If you head over there soon, you might see the warblers migrating back to New Jersey. Usually by April first they start passing through. The property is vast, and over 90 species of birds use it as a nesting ground. Here is a list of the birds that have been seen in the refuge, as of 2005 – the list hasn’t been updated since, but it can still be a big help today. If you want a better understanding of the lay of the land, you can also utilize these maps.

Nearby in Lawrence Township, birding is also popular in the Pole Farm section of Mercer Meadows. Warblers can be seen there in the spring, too. In total, 221 bird species have been spotted there, seasonally. Observation platforms with posted signage can help you to identify some of what is flying by. This area also has an interesting history, formerly owned by AT&T and used for a shortwave radio station, where tall timber poles held up the wires around the property.

Along the Delaware River, from Trenton south to Bordentown you can also see birds at the Abbott Marshlands. 245 species of birds have been spotted there. Click to see a full list here. With over 3,000 acres of open space, you will find some different varieties of birds than the previous sites due to the waterways and ponds that make up the marshlands. You may even see owls up in the trees! If you are new to birdwatching, a Beginner Birdwatching class is offered at Abbot Marshlands every other Saturday.

MANMADE OUTDOOR EXPERIENCES

Credit: Six Flags Great Adventure

If your family wants a break from nature, and instead prefers more of a concrete landscape, area theme parks are opening up for the season!

Want to strap into a “first-of-its-kind” roller coaster in North America? Six Flags Great Adventure opens for the season in Jackson on March 16th, and that’s when you can try out The Flash: Vertical Velocity Roller Coaster. This “suspended spiraling impulse coaster” sends you to a 185-foot-tall spike, then whisks you into a corkscrew and backwards up 185-feet again. In 45-seconds you will cover 2,700 feet of track! Six Flags will also debut upgrades to Big Wheel and its Log Flume. New this year you can also experience an overnight resort offering glamping, while nestled in its 350-acre wild safari.

The only amusement park in the United States that is construction themed is Diggerland, in West Berlin, and it is also opening up this weekend on March 16th. New this year is a display of emergency vehicles kids can climb and play on. There’s also a new opportunity to control a giant forestry claw! You will have to wait until May 18th for the waterpark area to open.

If rides are your thing, the outdoor experience at The Funplex in Mt. Laurel is set to open on March 30th. Funcoaster, their drop tower, and seven other active experiences will be available with the Splashplex water park opening Memorial Day weekend.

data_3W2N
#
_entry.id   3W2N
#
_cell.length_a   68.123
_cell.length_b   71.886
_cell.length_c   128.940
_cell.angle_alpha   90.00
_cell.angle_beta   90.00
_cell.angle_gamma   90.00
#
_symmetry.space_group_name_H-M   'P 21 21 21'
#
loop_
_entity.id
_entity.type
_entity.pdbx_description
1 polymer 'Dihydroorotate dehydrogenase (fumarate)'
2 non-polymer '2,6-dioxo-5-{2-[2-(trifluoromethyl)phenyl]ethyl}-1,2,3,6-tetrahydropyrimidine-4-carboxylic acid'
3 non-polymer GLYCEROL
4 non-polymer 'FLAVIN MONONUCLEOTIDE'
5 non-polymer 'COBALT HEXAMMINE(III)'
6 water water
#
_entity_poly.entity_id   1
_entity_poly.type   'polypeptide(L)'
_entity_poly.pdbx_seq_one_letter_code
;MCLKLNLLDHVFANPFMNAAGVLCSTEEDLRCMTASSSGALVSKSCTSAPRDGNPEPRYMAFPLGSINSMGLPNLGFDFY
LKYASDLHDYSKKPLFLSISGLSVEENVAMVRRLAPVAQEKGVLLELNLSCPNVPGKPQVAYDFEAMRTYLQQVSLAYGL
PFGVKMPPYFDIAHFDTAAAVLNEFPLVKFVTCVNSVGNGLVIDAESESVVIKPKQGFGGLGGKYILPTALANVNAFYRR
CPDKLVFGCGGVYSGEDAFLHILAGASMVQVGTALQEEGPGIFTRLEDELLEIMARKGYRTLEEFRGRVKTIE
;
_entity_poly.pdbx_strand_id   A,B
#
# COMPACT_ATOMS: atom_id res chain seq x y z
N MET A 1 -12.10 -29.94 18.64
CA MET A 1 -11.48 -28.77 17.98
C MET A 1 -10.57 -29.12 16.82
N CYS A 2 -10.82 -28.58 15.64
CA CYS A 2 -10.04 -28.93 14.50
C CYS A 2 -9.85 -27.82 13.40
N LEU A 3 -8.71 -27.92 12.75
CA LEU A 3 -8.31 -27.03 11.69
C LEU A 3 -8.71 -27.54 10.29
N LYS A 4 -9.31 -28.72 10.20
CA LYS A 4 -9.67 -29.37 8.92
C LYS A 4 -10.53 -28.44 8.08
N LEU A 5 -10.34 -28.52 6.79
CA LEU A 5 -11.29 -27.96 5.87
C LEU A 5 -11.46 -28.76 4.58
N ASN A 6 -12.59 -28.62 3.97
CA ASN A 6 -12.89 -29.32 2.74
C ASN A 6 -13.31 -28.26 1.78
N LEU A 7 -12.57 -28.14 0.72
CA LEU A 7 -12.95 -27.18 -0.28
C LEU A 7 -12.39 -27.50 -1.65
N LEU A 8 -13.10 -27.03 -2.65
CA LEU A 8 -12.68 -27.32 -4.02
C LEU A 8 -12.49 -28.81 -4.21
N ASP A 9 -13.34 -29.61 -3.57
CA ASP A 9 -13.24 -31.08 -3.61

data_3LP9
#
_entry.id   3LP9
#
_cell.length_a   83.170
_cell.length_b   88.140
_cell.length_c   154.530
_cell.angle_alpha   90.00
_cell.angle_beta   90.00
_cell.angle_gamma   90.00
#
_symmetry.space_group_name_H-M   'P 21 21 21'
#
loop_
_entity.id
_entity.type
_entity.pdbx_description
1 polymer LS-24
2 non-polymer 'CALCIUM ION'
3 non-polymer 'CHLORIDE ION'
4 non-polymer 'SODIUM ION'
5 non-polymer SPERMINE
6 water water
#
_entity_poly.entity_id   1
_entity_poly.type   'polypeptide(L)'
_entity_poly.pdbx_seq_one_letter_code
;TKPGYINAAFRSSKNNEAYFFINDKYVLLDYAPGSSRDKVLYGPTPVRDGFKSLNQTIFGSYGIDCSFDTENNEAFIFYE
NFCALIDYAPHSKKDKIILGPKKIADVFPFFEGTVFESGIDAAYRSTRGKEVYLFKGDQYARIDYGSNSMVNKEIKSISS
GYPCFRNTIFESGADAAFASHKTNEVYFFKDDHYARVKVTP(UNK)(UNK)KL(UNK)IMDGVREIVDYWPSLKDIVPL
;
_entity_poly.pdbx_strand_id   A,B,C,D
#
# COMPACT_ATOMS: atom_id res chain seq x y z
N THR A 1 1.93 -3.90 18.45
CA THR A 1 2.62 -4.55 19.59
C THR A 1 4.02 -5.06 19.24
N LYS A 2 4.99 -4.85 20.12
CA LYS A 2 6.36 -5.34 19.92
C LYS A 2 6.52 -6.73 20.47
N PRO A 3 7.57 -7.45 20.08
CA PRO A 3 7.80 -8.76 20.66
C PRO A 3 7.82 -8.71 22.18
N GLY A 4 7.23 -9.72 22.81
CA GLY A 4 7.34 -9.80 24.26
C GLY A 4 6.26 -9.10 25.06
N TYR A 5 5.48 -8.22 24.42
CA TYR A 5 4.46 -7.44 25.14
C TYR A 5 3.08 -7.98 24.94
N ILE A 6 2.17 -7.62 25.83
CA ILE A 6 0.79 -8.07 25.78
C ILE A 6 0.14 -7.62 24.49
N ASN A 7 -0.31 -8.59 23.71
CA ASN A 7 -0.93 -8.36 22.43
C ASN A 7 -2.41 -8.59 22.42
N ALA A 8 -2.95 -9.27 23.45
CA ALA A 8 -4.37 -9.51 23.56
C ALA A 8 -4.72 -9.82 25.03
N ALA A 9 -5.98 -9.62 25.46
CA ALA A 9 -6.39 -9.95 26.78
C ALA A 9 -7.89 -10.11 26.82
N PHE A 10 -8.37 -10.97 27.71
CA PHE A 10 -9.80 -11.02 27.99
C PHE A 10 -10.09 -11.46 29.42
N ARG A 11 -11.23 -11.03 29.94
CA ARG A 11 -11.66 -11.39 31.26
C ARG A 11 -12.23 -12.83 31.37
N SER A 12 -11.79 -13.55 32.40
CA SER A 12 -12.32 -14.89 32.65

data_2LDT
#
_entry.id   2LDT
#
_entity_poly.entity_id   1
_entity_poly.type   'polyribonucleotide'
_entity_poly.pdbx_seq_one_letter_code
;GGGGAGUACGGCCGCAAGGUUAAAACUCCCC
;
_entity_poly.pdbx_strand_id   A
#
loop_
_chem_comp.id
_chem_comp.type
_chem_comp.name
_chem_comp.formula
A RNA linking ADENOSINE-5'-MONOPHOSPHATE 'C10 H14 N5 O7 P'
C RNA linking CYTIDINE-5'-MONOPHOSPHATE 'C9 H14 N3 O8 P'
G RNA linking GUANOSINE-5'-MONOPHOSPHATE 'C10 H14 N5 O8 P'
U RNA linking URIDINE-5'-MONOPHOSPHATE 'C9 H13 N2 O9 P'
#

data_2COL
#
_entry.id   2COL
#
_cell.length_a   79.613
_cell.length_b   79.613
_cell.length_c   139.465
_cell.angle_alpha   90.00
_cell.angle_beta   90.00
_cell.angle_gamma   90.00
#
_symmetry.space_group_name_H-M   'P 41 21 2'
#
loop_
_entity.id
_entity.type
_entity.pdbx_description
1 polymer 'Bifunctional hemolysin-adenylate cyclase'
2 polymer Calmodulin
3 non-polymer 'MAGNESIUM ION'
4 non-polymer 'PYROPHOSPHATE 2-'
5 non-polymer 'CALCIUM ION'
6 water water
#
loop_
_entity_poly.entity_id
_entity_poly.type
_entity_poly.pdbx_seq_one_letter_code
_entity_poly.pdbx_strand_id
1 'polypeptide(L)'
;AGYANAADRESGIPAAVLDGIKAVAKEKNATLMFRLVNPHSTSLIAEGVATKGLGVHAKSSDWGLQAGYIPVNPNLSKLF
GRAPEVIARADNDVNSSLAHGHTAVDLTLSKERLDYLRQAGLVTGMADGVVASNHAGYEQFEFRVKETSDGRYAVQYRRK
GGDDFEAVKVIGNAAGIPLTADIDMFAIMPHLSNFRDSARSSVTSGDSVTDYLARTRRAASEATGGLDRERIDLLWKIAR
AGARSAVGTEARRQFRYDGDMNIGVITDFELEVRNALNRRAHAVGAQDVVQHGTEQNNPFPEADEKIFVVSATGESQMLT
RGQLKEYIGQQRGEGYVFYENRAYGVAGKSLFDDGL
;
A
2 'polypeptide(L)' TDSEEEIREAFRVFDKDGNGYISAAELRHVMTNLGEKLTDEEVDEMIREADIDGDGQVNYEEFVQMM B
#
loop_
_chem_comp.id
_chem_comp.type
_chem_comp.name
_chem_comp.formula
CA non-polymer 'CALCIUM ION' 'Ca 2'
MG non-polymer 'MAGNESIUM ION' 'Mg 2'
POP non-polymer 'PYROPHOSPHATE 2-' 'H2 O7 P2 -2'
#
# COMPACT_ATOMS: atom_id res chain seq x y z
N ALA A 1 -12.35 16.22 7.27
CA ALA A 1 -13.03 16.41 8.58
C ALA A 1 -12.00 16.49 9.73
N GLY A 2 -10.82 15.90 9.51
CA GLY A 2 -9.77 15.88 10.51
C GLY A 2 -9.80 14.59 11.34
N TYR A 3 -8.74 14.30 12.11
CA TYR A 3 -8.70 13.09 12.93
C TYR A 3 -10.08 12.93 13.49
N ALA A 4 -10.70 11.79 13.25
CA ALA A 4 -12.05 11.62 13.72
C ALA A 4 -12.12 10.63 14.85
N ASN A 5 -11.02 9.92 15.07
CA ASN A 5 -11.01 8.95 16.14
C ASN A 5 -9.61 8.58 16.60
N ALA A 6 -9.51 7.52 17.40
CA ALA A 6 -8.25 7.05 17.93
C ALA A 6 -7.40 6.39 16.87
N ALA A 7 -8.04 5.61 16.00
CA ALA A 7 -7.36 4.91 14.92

Prefer heading to the shore for fun? Jenkinsons Boardwalk at Point Pleasant Beach and Casino Pier at Seaside Heights both open on March 23rd. And you can plan ahead for a fun season of rides and games! On March 29, 30 and 31st, Jenkinsons will be offering its big Easter sale, giving you the opportunity to get amusement cards, game packages and more at greatly reduced prices! A similar sale is offered those dates for Casino Pier.

HELPING NATURE PREPARE FOR SPRING

Credit: Friends of Princeton Open Space

If you like to work with your hands, there’s a great opportunity for you to do so. After enduring fall and then winter, sometimes these great outdoor escapes need a little help to get back into shape. Friends of Princeton Open Space is gathering for a Spring Cleanup of Mountain Lakes in Princeton. You can sign-up for one of two sessions on March 23rd to help remove invasive plants, shrubs and vines to allow what’s there to breathe and create space for new plantings to come.

Whether you prefer to actively enjoy spring’s arrival or do so in a more passive way, we hope this gives you some new things to try out. Better yet, perhaps it reignites an old passion. Either way, get out and enjoy. Happy Spring!

Editor’s Note

We’re discussing everything that people are talking about – and also everything that people are not talking about in this month’s issue of Princeton Perspectives.

The February issue, Parity in Princeton? Does it, Should it and Can it Exist? opens the door to conversations about Diversity, Equity and Inclusion education, and the balance of ideologies, housing opportunities and political candidacy. These are the topics that are on everyone’s minds, but not always the ones people are comfortable discussing out loud.

We went into town this week and asked locals, is there parity in Princeton? They say, in some ways, yes, and in other ways, no. What are their reasons? Hear for yourself in this month’s Pulse of Princeton video.

To kick off our articles, we start by asking Does Princeton Offer Space for Safe and Responsive Dialogue? Through comments from a variety of locals, with diverse viewpoints and differing party affiliations, they let us know.

Princeton Public Schools is proud of its focus on equity, including through its Diversity, Equity and Inclusion education. Recently, some residents have shared they don’t agree with how it’s being done. It’s a conversation that we engage in through our article Perspectives on the Role of DEI Education in Our Schools, offering you two different views to read and consider.

Some say that debate about such education is politically driven, and therefore who is elected to office to represent your views could be vitally important. The article Are More and Diverse Candidates Needed in Local Politics for Better Representation? delves deeper into some conversations that have started around town about more Democrats running, Republicans challenging them and a greater breadth of minority candidates.

Speaking of options, Princeton is known for its million-dollar homes and has also shared its plans to build many more affordable living options. But some are still asking, Could Princeton’s Approach to Housing Offer Better Balance to Meet More Needs? This article takes a look into what might still be missing as Princeton builds out.

Cicadas and NARCAN. These are the topics we update for you in this month’s Perspectives Revisited. Read below to find out more!

This issue is not intended to be the final stop on every topic we bring up, rather a way for you to understand what others in the community are thinking and perhaps be the instigation for more conversation to come. Thanks for reading!

Pulse of Princeton: Is there parity in Princeton?